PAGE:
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More doors for global e-commerce

China Daily | Updated: 2017-01-19 10:35

Whether it's a small company or young entrepreneurs with little business experience, more people will be able to conduct trade across the world in a way they could only have dreamed about. That's if China's e-commerce giant Alibaba Group Holding Ltd has its way.

The company, based in Hangzhou, East China's Zhejiang province, has pledged to knock down trade barriers and allow small- and medium-sized enterprises everywhere to participate more easily in global commerce via the establishment of the Electronic World Trade Platform, also known as the eWTP, a concept envisioned by Alibaba's executive chairman Jack Ma early last year.

"With this flow of information ... all manufacturers and brands, regardless of size and as long as their products are good and they provide a good service, will have an equal opportunity to enter the consumer market," Daniel Zhang, Alibaba's CEO, said.

Speaking during a cross-border e-commerce event held at the company's headquarters in December, Zhang said that the internet played the most important role in the establishment of the eWTP, which was mentioned in the G20 Leaders' communique following their meeting in Hangzhou in September.

Leveraging big data to forecast consumption trends and improve the operating efficiency of the global supply chain will be one of the top priorities of Alibaba's globalization strategy, he added.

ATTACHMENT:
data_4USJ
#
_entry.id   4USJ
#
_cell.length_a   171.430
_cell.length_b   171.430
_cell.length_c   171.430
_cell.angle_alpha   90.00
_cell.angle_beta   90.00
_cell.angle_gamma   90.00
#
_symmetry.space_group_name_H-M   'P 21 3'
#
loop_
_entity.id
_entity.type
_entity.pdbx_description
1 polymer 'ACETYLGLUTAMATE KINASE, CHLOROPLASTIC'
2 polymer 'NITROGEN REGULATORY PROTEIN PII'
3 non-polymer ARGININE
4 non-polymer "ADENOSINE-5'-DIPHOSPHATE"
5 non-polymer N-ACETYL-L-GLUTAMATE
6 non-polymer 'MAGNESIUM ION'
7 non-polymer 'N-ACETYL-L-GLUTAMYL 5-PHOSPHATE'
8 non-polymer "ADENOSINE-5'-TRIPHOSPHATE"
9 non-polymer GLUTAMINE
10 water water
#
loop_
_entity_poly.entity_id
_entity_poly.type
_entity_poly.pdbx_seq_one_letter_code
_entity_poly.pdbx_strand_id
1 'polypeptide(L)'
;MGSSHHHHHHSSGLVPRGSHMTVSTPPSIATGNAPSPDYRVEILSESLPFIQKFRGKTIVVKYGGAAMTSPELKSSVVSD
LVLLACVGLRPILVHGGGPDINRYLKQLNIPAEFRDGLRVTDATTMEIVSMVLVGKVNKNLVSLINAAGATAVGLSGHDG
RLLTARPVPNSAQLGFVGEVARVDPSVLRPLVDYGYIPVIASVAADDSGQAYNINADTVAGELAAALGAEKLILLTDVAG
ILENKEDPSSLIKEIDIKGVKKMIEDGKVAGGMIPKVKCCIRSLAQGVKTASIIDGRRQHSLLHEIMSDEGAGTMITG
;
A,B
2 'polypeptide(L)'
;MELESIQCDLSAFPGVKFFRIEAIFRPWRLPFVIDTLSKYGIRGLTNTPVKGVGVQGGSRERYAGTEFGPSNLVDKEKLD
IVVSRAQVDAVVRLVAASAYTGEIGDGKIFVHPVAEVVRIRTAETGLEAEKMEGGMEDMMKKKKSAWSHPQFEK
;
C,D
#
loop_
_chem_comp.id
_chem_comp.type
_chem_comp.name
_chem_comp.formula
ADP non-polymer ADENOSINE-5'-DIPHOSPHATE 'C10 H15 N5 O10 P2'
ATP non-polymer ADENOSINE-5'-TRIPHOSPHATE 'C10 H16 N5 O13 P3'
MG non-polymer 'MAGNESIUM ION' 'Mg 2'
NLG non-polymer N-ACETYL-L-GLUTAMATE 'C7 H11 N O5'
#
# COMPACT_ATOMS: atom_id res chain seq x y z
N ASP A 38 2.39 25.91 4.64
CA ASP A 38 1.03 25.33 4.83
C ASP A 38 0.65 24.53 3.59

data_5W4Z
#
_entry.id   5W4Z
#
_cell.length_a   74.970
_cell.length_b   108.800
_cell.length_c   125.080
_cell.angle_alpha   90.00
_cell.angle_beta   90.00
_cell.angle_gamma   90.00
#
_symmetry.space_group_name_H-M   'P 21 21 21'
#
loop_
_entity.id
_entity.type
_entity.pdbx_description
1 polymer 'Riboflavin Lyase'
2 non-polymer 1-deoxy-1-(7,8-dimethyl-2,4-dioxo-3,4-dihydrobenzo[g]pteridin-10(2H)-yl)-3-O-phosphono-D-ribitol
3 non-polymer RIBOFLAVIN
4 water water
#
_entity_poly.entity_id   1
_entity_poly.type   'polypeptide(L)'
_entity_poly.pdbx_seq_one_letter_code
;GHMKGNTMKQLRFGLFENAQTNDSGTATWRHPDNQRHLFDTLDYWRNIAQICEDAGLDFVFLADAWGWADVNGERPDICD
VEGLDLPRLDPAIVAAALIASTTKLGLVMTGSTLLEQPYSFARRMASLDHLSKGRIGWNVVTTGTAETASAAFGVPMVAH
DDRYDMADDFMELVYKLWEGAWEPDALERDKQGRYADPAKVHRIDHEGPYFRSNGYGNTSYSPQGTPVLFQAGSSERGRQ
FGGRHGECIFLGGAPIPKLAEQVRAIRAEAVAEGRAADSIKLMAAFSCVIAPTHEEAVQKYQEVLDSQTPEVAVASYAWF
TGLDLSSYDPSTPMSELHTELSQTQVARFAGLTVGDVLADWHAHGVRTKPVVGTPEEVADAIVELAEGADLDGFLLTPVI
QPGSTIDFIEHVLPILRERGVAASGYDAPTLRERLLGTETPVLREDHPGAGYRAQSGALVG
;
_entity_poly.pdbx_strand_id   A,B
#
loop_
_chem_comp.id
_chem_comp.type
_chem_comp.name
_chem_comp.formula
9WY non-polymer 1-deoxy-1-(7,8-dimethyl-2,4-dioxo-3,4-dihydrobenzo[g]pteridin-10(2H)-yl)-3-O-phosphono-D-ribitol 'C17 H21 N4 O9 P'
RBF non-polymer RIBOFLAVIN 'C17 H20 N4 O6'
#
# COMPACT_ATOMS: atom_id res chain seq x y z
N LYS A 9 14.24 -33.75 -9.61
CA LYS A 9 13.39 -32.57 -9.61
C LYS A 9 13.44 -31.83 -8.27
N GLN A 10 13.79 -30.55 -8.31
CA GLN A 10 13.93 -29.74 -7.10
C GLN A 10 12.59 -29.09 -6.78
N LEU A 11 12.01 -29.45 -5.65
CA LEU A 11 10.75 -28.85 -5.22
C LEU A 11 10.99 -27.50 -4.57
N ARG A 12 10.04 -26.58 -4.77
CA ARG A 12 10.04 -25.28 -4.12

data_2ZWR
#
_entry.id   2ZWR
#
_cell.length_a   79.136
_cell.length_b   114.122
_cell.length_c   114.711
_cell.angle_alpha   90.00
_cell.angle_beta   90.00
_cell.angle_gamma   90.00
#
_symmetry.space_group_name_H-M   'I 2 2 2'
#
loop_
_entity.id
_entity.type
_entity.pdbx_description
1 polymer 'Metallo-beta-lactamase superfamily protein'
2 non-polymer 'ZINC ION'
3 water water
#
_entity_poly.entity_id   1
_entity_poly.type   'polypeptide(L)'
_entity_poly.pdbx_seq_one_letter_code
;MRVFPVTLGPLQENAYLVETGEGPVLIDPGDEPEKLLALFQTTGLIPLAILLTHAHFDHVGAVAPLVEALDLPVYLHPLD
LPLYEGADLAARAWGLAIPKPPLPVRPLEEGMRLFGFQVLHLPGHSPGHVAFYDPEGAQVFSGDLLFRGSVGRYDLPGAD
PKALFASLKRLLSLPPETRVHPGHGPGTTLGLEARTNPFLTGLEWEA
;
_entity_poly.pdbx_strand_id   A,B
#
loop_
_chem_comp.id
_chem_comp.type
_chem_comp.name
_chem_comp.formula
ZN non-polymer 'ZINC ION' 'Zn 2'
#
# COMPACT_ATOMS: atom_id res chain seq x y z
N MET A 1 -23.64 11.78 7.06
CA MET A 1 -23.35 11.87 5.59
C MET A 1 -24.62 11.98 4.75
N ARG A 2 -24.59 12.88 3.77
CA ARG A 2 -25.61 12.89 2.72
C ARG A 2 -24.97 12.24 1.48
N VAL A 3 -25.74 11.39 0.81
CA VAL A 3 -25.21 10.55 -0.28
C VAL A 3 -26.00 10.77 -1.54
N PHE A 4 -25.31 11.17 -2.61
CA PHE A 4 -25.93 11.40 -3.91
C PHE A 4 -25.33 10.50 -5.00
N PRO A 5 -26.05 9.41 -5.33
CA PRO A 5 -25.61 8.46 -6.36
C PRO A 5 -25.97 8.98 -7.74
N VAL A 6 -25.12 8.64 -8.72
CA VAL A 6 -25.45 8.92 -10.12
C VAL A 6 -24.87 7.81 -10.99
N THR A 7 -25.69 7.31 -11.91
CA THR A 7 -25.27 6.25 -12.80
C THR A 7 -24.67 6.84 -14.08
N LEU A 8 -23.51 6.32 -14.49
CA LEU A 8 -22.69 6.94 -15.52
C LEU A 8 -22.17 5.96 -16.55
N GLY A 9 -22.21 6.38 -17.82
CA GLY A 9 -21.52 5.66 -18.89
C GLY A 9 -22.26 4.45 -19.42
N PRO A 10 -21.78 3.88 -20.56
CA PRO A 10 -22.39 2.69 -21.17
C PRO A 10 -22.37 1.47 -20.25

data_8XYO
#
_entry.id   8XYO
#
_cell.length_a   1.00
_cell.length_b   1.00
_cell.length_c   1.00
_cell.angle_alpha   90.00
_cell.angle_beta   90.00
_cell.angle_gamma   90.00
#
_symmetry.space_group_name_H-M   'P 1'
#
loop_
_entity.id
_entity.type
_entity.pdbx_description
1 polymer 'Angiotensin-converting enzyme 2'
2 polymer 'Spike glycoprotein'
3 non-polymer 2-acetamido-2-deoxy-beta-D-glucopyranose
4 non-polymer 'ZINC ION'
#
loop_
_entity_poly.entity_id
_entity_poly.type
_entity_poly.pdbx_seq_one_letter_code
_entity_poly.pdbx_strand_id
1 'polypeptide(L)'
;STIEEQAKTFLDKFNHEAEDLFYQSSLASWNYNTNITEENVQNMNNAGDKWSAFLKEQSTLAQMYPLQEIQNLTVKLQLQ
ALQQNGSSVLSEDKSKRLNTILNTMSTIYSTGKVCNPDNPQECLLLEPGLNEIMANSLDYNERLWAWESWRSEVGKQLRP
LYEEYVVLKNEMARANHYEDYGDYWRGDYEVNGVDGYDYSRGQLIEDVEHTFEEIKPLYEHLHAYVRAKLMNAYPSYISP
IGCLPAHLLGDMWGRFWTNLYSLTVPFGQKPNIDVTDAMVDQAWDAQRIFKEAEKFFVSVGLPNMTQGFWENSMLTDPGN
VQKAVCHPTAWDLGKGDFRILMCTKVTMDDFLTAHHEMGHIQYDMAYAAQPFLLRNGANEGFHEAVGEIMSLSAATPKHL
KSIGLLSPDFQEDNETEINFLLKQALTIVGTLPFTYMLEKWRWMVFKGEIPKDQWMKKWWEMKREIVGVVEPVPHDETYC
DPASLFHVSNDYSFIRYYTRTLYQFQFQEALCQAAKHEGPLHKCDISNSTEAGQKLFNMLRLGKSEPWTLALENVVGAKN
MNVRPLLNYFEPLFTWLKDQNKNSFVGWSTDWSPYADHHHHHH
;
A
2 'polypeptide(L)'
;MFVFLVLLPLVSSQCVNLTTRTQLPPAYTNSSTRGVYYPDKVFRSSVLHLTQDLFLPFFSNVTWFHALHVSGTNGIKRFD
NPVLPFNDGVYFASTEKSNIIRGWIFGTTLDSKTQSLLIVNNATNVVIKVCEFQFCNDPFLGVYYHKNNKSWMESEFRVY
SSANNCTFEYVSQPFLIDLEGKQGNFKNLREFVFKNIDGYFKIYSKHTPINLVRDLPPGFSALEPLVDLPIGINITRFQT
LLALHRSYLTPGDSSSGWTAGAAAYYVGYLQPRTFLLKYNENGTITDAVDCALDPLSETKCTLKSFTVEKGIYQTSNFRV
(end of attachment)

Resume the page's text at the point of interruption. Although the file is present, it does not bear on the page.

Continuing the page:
According to Zhang, the company will soon establish a pilot project in Hangzhou to test the eWTP with real businesses and hopefully take the project to a wider number of outlets in China so it will eventually be adopted across the world.

Many foreign brands have already used Alibaba's platforms to make forays into China. Last year, the company's Tmall Global, which enables international brands to sell online directly to Chinese consumers, saw the number of categories of imported products climb by nearly 50 percent to 3,700. Now, more than 14,500 international brands from 63 countries and regions feature on Tmall Global.

The ultimate goal of the eWTP is to enable people to conduct trade anywhere in the world, not just China. However, that seems a long shot because it will require low import duties, rapid customs clearances and better access to logistics.

To achieve that aim, the platform will require strong support from governments around the world, and some national leaders have already come on board. For example, in December, the Thai Ministry of Commerce signed a comprehensive partnership deal with Alibaba in an attempt to enable the country's SMEs to conduct e-commerce business in and outside Thailand.

Luigi Gambardella, president of ChinaEU, a business-led International Association in Brussels, said he expects the eWTP initiative to be endorsed by a larger number of international leaders.

"The solution to today's economic slowdown is to increase the inclusion of global trade and improve the involvement of SMEs," he said.

"The eWTP will provide SMEs with a transparent and open platform to sell their goods and services globally, thus facilitating their inclusion in cross-border e-trade."

However, he stressed that the final goal should be e-commerce without borders that will give consumers the freedom to shop online without limitations.

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